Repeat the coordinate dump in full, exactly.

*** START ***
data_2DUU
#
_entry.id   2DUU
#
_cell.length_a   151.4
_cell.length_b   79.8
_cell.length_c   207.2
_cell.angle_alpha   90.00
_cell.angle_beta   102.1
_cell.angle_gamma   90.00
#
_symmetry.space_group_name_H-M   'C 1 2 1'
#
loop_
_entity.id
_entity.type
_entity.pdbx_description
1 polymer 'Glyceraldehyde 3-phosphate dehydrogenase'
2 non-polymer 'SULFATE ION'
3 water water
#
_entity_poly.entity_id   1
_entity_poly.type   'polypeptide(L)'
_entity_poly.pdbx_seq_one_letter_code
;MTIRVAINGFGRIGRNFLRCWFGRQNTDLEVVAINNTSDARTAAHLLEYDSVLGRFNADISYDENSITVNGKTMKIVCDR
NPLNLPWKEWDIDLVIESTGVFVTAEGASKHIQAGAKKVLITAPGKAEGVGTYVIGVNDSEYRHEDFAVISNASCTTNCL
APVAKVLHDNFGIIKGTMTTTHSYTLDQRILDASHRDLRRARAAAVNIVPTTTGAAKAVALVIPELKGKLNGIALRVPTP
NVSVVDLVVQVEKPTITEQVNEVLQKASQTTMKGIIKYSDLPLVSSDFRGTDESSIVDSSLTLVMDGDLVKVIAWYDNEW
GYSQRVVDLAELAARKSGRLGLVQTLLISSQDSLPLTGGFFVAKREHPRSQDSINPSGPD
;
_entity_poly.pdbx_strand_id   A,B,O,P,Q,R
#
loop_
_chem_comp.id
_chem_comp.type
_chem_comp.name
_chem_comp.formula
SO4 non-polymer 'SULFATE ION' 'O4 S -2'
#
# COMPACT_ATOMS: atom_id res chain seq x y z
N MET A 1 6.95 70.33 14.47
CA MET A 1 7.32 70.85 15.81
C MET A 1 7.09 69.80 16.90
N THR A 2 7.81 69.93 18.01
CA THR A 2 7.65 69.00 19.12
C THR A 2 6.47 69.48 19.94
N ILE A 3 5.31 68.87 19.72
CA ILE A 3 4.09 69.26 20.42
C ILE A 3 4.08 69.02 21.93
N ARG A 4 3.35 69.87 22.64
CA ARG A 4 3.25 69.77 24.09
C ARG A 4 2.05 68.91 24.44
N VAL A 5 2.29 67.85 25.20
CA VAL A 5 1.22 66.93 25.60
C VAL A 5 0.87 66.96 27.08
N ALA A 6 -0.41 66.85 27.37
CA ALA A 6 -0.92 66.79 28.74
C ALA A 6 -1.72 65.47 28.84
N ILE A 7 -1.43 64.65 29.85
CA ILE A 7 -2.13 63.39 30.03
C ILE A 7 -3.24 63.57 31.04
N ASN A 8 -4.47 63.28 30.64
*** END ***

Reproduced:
data_2DUU
#
_entry.id   2DUU
#
_cell.length_a   151.4
_cell.length_b   79.8
_cell.length_c   207.2
_cell.angle_alpha   90.00
_cell.angle_beta   102.1
_cell.angle_gamma   90.00
#
_symmetry.space_group_name_H-M   'C 1 2 1'
#
loop_
_entity.id
_entity.type
_entity.pdbx_description
1 polymer 'Glyceraldehyde 3-phosphate dehydrogenase'
2 non-polymer 'SULFATE ION'
3 water water
#
_entity_poly.entity_id   1
_entity_poly.type   'polypeptide(L)'
_entity_poly.pdbx_seq_one_letter_code
;MTIRVAINGFGRIGRNFLRCWFGRQNTDLEVVAINNTSDARTAAHLLEYDSVLGRFNADISYDENSITVNGKTMKIVCDR
NPLNLPWKEWDIDLVIESTGVFVTAEGASKHIQAGAKKVLITAPGKAEGVGTYVIGVNDSEYRHEDFAVISNASCTTNCL
APVAKVLHDNFGIIKGTMTTTHSYTLDQRILDASHRDLRRARAAAVNIVPTTTGAAKAVALVIPELKGKLNGIALRVPTP
NVSVVDLVVQVEKPTITEQVNEVLQKASQTTMKGIIKYSDLPLVSSDFRGTDESSIVDSSLTLVMDGDLVKVIAWYDNEW
GYSQRVVDLAELAARKSGRLGLVQTLLISSQDSLPLTGGFFVAKREHPRSQDSINPSGPD
;
_entity_poly.pdbx_strand_id   A,B,O,P,Q,R
#
loop_
_chem_comp.id
_chem_comp.type
_chem_comp.name
_chem_comp.formula
SO4 non-polymer 'SULFATE ION' 'O4 S -2'
#
# COMPACT_ATOMS: atom_id res chain seq x y z
N MET A 1 6.95 70.33 14.47
CA MET A 1 7.32 70.85 15.81
C MET A 1 7.09 69.80 16.90
N THR A 2 7.81 69.93 18.01
CA THR A 2 7.65 69.00 19.12
C THR A 2 6.47 69.48 19.94
N ILE A 3 5.31 68.87 19.72
CA ILE A 3 4.09 69.26 20.42
C ILE A 3 4.08 69.02 21.93
N ARG A 4 3.35 69.87 22.64
CA ARG A 4 3.25 69.77 24.09
C ARG A 4 2.05 68.91 24.44
N VAL A 5 2.29 67.85 25.20
CA VAL A 5 1.22 66.93 25.60
C VAL A 5 0.87 66.96 27.08
N ALA A 6 -0.41 66.85 27.37
CA ALA A 6 -0.92 66.79 28.74
C ALA A 6 -1.72 65.47 28.84
N ILE A 7 -1.43 64.65 29.85
CA ILE A 7 -2.13 63.39 30.03
C ILE A 7 -3.24 63.57 31.04
N ASN A 8 -4.47 63.28 30.64